Old Spanish Trail Reclamation Booklet One of Many Topics Discussed at Emery County Public Lands


By Julie Johansen

Acting Emery County Public Lands Chairman Edward Geary introduced the booklet The Old Spanish Trail Reclamation to the council at a meeting last week. Geary stated that the purpose of the published information was to be a guide for residents and visitors. The Emery County Historical Preservation Commission was heavily involved in the information presented. He also stated that the brochure was a very ambitious and comprehensive guide to the trail. The acting chairman related that the Emery County section of the trail begins at Green River and ends at the Oak Spring Ranch south of Emery.

Next, Jake Palma from the Bureau of Land Management reported that a new outdoor recreation planner, Myron Jeffs, has been added to the staff at the Price Field Office. He also noted to the group that the Deer Creek reclamation pipeline construction has begun, but there has been an appeal so there could be an interruption in completion. It was also mentioned that Joe’s Valley Bouldering Project was signed on Aug. 3 but it too has been delayed due to another objection regarding truck traffic from an impending Fossil Rock Mine permit application. The BLM asked for an MOU with Emery County regarding the imploding of the MK Tunnels on the desert east of Castle Dale. This was directed to the commissioners.

Steve Fluke, DOGM, then spoke to the group about coal regulatory groups.

The permit issued for Skyline Mine in Flat Canyon had been appealed by the Huntington Cleveland Irrigation Co. and PacifiCorp, but an amendment to the contract seems to correct the permit for all parties. They are also beginning to inventory all 4,000 abandoned mines in Utah, about 1,000 have been inventoried. Members of the council reported to Fluke about the open shaft mines in the Summerville historic area around Cedar Mountain. He will take these into consideration. He was also made aware of the economic situation reported at a recent energy summit that especially affects both Emery and Carbon counties.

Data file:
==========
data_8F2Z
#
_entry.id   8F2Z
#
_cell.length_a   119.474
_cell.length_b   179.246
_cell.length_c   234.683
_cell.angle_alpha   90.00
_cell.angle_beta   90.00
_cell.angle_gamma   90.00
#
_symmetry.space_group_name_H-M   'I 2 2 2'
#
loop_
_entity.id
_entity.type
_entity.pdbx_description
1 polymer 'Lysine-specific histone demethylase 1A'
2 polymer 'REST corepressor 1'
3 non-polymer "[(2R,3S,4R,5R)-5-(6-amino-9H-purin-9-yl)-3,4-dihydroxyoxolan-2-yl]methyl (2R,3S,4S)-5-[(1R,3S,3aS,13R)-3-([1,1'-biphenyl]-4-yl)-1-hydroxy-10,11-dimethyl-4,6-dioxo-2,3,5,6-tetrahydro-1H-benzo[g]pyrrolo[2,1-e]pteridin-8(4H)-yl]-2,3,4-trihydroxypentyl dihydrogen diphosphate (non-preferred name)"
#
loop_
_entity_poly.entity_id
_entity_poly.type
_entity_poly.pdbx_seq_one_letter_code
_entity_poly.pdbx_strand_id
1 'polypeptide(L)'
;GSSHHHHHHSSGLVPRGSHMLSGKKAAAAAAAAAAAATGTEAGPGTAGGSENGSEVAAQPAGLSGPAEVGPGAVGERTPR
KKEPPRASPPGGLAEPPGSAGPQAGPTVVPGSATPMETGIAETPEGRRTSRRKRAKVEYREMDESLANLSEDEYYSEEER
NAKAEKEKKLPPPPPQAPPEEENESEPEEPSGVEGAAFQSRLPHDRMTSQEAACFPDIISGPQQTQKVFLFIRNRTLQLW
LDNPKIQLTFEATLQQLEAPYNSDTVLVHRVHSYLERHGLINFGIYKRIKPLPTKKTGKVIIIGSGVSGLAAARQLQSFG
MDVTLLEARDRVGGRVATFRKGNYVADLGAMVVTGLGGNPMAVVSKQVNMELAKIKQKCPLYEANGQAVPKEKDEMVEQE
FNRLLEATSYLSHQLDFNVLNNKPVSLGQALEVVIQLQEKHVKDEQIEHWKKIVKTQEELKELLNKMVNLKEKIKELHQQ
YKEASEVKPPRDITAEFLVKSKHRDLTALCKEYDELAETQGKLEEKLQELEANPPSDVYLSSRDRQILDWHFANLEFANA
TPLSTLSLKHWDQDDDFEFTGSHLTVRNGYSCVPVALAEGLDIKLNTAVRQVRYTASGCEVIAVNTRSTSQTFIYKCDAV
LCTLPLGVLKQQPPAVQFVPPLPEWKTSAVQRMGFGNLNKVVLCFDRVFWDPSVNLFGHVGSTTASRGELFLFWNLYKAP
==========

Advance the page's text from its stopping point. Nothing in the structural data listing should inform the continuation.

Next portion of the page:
Sept. 13 will be the date of Rotenone treatment of Ferron Creek drainage to kill the fish. Representative Chris Wood from the fish and game reported that it will not be hazardous to culinary water. He advised of approaching clinics sponsored by the Division of Wildlife Resources. A waterfowl clinic will be held at Desert Lake and will be a family affair. All equipment for this clinic will be provided. A clinic about fly fishing will be held on Sept. 30, at the D&R Building in Price. Discussion ensued about the new stipulation of traps set on private property. A $10 fee will be charged on any trap set farther away than 600 feet from your dwelling.

Forest Ranger Darren Olsen reported that four large trenches are being dug along the Joe’s Valley fault line to test seismic activity around the Joe’s Valley dam. These will be on the fault line that extends from the dam to the Millers Flat area. These tests are being conducted due to voiced concerns about the stability of the dam.

The sage grouse habitat on South Horn Mountain has been increased with the removal of pinon and juniper trees on approximately 1,500 acres to increase the sage brush. There will be no harvest of the veatrim plant for cancer treatment in the Potters Ponds area this year.

Ranger Olsen introduced Tiffany Cummins, who is now working on the Forest Plan. The plan includes three phases: 1. assessment, 2. development and 3. implement and monitor. Cummins stated that they are now working on phase two, which included comments from cooperating agencies and develops the framework to be implemented in the final phase of scoping in November.

Johnathan Hunt with State Parks reported the improvements at Goblin Valley, which include flushing toilets and widening and repair of the road. Hunt then went on to explain the Utah Symphony program that was recently hosted at the Park. Hunt also mentioned that the Deseret News is reporting that Millsite State Park is the second fastest growing park in the state.

The Emery County Land Use Bill is still progressing and being pushed forward hoping for adoption in the legislature.

Council member Sherrell Ward reported that the water storage in the reservoirs are all still up, especially in Huntington North and Electric Lake, which both remain in the 90th percentile of normal.

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